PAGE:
The Electoral College Increases Election Security | Opinion

The following is a lightly edited transcript of remarks made by Jason Snead and Trent England during a Newsweek episode of The Debate about the Electoral College. You can listen to the podcast here:

Justice Elena Kagan's opinion in the faithless elector case talks about this understanding that the Electoral College was created to represent the states, and that when it's working correctly, it does represent the states.

If you have the interstate compact go into effect, then you have a federal election and you have a presidential candidate who wins under the electoral college as it's written in the Constitution, but loses under the terms of the national popular vote. Then you've just created a political crisis where the backers of each of those two candidates are going to fundamentally disagree about the legitimacy of the election. And however that ultimately plays out, if it goes to the Supreme Court and the Supreme Court makes a decision that the national popular vote is, or is not constitutional, then you have just perpetually sown seeds of doubt about the legitimacy of that election — and future elections, for that matter.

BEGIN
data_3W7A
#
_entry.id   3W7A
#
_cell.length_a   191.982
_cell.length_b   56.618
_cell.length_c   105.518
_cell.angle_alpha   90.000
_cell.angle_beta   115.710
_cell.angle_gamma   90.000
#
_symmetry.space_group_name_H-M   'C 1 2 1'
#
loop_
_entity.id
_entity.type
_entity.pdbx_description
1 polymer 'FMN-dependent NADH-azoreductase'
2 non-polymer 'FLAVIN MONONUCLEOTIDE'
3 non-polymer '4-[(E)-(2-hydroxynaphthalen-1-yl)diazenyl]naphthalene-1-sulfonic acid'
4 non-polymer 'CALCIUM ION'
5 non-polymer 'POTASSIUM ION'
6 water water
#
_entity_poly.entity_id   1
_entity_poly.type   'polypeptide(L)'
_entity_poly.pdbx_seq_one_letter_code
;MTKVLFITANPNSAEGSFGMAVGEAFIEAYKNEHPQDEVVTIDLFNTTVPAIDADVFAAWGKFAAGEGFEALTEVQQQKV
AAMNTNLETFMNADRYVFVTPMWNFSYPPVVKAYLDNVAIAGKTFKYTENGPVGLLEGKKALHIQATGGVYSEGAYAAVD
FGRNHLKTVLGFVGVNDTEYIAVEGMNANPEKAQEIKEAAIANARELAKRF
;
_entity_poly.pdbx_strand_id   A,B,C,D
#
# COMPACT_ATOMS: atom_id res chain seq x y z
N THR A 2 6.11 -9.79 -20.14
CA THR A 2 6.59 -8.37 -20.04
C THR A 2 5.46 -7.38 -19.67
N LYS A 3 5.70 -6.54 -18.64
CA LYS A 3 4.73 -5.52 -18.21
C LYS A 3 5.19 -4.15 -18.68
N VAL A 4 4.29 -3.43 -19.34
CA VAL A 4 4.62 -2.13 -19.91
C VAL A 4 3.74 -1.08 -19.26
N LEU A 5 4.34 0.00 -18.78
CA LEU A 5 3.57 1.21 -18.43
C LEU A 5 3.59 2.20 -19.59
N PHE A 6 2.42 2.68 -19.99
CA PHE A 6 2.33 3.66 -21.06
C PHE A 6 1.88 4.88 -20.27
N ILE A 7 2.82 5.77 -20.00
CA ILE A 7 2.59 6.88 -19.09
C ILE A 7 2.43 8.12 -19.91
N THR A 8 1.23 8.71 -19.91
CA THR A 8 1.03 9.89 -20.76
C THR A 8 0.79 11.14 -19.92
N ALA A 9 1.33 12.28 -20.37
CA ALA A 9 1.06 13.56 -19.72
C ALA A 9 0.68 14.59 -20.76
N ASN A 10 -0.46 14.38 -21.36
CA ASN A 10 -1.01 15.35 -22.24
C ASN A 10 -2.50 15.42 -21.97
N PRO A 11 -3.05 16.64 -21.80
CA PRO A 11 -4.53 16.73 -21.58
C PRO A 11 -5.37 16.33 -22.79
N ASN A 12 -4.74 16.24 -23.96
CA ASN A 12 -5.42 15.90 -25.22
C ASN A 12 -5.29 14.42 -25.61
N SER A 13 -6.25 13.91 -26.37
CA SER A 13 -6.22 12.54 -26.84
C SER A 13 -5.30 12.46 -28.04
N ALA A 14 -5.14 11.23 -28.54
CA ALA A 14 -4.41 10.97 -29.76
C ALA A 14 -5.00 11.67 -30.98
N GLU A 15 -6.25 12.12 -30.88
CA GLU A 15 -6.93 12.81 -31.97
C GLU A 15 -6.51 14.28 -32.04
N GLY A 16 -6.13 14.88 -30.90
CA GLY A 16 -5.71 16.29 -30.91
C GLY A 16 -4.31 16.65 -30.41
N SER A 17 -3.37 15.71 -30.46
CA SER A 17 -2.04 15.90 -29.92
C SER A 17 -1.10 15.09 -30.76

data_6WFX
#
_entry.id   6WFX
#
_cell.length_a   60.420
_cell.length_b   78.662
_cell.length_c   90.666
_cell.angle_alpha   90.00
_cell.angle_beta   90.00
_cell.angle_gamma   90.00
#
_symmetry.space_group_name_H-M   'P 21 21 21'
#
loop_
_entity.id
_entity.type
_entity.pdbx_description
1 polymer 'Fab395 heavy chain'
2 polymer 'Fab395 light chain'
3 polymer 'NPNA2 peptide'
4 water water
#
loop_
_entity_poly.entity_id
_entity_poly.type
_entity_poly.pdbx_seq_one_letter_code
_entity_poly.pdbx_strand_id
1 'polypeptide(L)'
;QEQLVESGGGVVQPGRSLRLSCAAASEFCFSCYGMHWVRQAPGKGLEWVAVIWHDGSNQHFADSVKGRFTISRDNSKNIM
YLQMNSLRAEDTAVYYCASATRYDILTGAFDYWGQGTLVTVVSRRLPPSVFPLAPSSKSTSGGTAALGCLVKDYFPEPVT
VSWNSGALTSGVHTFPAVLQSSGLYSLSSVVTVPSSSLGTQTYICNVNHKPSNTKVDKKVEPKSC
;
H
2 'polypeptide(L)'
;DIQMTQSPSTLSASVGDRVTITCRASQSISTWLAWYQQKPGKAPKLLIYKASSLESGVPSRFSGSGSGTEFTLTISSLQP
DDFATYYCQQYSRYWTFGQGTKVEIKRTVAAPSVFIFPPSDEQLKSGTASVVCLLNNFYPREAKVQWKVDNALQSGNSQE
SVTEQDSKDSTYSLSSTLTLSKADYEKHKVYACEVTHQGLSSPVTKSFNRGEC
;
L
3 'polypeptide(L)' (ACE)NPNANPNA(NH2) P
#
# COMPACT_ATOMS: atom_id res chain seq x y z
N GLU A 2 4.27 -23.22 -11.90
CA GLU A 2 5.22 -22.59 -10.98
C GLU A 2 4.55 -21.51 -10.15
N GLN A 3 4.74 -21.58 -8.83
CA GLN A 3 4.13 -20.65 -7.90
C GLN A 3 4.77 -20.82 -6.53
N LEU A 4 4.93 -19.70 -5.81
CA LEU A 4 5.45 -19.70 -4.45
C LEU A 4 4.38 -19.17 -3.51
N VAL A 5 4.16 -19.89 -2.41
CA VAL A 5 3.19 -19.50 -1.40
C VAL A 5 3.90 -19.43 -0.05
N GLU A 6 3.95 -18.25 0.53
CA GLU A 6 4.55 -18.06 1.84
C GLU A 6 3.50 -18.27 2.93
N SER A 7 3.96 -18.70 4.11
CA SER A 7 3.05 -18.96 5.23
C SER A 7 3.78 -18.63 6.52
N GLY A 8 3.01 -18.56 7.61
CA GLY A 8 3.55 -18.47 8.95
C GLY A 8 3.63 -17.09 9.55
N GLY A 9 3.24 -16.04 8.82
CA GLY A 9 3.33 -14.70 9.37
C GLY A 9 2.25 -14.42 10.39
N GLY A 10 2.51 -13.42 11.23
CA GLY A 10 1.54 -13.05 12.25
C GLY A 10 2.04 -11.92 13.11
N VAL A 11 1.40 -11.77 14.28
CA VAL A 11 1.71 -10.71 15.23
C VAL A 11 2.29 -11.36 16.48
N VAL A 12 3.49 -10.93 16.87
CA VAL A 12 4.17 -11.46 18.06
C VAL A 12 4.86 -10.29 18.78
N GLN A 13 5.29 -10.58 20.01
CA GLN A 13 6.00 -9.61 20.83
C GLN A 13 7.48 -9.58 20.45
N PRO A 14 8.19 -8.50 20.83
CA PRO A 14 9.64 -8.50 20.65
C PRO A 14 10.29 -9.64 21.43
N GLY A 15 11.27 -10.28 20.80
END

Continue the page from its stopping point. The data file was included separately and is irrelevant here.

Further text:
A Poll Worker Stands Near Voting Booths
A poll worker stands by voting booths at Western High School as residents of Baltimore City cast their votes in the U.S. Presidential and local congressional elections on November 03, 2020 in Baltimore, Maryland. A former adviser to former President Donald Trump voted in two different presidential primaries in 2016, according to a new report. J. Countess/Getty Images

Like it or not, we're at a stage in American history where the process of electing candidates to office and the rules of our elections are a political issue. We have a lot of voters on both sides who have fundamental doubts about the integrity, legitimacy, and credibility of our election system. It seems to me that making a change on a constitutional level without going through the proper process to accomplish that is an excellent way of sowing the seeds for a political crisis and it's entirely unnecessary.

Jason Snead is the Executive Director of Honest Elections Project and Trent England is the Executive Director of Save Our States.

The views expressed in this article are the writers' own.